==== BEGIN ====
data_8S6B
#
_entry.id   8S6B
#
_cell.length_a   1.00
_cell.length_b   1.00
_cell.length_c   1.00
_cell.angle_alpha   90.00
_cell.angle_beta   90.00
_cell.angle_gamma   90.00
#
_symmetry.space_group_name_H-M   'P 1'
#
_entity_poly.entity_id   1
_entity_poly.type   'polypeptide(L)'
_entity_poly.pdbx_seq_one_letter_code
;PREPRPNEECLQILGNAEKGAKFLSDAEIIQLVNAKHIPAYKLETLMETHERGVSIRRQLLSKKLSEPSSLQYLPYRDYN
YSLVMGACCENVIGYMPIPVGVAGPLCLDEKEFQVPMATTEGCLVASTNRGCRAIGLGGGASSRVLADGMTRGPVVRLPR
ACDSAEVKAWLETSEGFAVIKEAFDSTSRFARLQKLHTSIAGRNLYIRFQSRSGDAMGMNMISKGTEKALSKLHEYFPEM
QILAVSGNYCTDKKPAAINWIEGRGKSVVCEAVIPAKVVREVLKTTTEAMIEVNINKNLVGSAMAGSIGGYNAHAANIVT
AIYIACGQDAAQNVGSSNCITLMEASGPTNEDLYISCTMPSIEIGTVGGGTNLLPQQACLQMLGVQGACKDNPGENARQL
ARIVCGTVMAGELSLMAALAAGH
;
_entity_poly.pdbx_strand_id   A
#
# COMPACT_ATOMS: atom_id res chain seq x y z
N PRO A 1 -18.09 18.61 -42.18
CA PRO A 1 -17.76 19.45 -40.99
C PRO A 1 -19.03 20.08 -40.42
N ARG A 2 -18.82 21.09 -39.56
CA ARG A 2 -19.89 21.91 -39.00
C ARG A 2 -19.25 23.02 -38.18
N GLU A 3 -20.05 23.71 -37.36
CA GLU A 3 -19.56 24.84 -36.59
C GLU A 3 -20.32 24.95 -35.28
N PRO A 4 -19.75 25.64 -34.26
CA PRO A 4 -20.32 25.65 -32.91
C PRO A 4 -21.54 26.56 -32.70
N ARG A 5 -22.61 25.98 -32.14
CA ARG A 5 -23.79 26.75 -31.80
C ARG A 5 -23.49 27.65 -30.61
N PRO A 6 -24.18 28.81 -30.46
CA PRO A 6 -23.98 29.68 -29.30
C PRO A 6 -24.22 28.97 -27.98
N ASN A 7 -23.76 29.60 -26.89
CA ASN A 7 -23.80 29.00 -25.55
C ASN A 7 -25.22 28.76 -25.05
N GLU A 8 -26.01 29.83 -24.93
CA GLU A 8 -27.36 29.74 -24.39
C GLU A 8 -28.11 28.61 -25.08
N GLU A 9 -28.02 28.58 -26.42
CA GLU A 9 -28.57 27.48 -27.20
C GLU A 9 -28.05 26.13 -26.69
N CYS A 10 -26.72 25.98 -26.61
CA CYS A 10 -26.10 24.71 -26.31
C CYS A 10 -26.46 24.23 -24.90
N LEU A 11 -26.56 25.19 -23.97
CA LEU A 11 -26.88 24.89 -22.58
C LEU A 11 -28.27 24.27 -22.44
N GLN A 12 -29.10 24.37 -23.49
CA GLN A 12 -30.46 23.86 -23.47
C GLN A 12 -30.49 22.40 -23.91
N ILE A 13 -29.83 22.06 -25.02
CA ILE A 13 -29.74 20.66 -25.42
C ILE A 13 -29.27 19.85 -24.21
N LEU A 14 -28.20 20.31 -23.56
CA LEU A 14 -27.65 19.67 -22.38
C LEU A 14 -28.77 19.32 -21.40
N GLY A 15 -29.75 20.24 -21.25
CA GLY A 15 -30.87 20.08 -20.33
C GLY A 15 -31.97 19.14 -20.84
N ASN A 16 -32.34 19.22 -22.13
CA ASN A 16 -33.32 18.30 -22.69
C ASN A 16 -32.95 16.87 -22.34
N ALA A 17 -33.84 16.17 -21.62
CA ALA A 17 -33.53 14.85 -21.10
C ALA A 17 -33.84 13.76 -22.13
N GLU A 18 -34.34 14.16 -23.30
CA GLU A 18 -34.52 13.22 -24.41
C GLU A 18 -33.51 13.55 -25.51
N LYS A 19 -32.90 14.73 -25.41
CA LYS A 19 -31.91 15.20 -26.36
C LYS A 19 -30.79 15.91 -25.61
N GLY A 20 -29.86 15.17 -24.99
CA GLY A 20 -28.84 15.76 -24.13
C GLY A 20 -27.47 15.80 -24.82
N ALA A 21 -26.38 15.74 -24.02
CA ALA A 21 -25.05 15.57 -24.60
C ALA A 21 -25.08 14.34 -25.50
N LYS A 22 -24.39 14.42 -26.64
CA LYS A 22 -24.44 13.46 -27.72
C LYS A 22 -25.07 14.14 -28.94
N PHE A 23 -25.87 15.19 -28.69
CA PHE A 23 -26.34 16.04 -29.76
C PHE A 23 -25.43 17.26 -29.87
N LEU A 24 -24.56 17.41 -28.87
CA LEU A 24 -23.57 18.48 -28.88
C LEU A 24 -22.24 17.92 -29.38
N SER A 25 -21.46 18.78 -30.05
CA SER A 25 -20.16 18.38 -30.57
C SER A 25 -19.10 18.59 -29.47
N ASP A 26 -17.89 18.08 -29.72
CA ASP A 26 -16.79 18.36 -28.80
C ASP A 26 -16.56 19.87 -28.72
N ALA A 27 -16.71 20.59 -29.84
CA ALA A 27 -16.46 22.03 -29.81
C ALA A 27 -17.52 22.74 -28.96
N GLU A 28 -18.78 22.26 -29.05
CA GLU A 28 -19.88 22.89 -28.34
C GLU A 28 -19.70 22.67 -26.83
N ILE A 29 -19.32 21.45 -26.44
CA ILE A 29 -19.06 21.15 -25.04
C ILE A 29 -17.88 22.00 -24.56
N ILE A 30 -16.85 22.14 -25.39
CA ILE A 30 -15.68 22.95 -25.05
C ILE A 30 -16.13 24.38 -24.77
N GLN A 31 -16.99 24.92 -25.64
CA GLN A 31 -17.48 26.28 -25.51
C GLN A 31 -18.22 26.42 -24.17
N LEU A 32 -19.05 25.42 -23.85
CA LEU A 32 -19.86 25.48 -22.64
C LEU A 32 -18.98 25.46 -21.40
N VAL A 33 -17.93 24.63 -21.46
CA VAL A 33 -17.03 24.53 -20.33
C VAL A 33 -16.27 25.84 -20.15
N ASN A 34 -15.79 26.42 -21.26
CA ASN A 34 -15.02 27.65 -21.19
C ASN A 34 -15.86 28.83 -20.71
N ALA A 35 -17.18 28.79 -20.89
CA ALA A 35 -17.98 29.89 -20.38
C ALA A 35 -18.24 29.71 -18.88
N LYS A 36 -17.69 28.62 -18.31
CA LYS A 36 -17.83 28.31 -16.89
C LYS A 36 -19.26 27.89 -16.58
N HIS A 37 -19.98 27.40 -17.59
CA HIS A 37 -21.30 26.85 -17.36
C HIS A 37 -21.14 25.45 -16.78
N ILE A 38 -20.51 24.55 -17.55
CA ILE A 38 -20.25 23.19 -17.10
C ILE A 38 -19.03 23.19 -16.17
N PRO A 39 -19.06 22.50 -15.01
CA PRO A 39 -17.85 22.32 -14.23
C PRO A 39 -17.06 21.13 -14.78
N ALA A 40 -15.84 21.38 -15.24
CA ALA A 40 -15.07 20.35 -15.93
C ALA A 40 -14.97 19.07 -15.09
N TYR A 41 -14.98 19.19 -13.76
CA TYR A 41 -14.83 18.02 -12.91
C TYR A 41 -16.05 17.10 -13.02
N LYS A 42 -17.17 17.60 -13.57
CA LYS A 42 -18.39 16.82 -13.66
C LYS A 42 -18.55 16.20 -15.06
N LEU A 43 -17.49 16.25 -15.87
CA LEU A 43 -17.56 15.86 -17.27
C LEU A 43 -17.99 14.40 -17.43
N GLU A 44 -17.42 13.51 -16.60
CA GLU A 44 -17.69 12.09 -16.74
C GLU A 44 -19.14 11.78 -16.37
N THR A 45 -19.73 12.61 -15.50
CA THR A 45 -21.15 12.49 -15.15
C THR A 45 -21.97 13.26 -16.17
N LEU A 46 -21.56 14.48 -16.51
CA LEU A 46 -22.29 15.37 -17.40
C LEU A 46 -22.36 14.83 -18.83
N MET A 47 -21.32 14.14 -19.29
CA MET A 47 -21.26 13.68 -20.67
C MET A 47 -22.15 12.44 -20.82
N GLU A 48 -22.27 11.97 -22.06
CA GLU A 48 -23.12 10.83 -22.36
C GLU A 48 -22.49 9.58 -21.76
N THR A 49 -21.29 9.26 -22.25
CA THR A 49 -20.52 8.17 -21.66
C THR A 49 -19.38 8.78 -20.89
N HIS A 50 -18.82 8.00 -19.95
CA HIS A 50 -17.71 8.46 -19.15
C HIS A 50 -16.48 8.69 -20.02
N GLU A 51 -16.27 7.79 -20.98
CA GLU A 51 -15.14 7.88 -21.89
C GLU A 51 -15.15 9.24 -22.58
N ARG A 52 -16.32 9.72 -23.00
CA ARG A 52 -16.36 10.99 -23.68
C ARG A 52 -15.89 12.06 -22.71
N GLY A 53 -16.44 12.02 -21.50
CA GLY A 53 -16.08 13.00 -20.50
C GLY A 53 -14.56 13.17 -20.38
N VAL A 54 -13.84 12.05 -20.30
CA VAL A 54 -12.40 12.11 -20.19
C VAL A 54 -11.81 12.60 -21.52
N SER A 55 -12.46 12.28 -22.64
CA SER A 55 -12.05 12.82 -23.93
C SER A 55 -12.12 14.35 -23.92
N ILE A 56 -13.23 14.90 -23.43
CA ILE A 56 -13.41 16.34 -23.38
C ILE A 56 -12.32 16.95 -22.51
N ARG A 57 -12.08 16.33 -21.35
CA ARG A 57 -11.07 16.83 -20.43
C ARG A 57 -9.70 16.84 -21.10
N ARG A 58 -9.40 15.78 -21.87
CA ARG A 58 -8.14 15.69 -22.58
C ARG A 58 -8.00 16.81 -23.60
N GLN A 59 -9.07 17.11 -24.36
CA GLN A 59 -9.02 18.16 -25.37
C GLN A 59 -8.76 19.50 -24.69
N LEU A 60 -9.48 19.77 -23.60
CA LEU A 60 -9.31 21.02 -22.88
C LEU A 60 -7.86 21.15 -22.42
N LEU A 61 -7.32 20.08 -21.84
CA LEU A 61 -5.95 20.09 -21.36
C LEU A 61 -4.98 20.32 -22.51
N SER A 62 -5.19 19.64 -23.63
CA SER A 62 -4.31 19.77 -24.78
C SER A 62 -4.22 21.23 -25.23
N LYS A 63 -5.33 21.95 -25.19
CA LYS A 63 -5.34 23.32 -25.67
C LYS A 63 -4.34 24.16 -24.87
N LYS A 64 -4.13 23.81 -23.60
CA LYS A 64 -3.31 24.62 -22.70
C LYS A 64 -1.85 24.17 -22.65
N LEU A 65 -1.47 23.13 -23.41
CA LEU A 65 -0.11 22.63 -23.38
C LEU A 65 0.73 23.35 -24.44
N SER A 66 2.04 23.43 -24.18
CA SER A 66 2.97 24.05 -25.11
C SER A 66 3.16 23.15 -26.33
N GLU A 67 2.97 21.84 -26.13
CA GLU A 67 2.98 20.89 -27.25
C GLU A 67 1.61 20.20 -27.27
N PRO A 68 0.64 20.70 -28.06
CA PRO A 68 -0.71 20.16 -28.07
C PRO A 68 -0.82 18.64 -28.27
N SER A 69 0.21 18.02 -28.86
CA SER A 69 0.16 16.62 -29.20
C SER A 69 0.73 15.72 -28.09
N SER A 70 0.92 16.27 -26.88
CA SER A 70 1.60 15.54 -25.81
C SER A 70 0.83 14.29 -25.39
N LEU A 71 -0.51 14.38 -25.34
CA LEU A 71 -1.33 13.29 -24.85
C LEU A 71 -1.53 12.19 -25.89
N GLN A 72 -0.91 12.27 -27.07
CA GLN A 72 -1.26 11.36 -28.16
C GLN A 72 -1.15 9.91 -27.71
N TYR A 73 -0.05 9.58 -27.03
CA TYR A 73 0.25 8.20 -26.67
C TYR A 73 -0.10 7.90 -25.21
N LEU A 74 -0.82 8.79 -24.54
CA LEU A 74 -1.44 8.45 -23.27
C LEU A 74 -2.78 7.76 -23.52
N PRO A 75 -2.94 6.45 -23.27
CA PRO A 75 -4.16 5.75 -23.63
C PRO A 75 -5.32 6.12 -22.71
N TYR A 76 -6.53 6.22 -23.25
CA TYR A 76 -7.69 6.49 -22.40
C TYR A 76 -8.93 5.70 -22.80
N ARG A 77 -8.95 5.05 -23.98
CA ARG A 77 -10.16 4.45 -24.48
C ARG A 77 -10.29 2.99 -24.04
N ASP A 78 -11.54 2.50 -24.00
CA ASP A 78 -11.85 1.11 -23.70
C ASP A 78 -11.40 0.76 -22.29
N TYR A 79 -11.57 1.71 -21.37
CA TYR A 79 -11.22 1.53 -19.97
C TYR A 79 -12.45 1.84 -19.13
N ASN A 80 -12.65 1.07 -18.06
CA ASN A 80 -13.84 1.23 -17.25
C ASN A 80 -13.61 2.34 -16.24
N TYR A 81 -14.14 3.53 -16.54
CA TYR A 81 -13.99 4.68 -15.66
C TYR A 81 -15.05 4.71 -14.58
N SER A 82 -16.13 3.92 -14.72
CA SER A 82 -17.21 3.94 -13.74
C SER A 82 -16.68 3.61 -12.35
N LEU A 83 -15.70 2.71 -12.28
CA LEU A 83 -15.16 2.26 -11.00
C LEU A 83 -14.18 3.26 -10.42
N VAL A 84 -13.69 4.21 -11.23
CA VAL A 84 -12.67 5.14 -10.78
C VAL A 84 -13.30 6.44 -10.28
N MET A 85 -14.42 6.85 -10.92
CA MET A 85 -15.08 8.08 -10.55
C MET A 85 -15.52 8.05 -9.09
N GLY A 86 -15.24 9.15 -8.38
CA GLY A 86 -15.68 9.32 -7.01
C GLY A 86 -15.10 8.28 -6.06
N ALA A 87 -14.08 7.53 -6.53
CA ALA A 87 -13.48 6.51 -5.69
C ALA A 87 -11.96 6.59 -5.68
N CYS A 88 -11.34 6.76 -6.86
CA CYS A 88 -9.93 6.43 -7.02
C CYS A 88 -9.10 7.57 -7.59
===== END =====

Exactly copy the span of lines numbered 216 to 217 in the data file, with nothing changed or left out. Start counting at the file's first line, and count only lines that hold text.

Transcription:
N LYS A 64 -4.13 23.81 -23.60
CA LYS A 64 -3.31 24.62 -22.70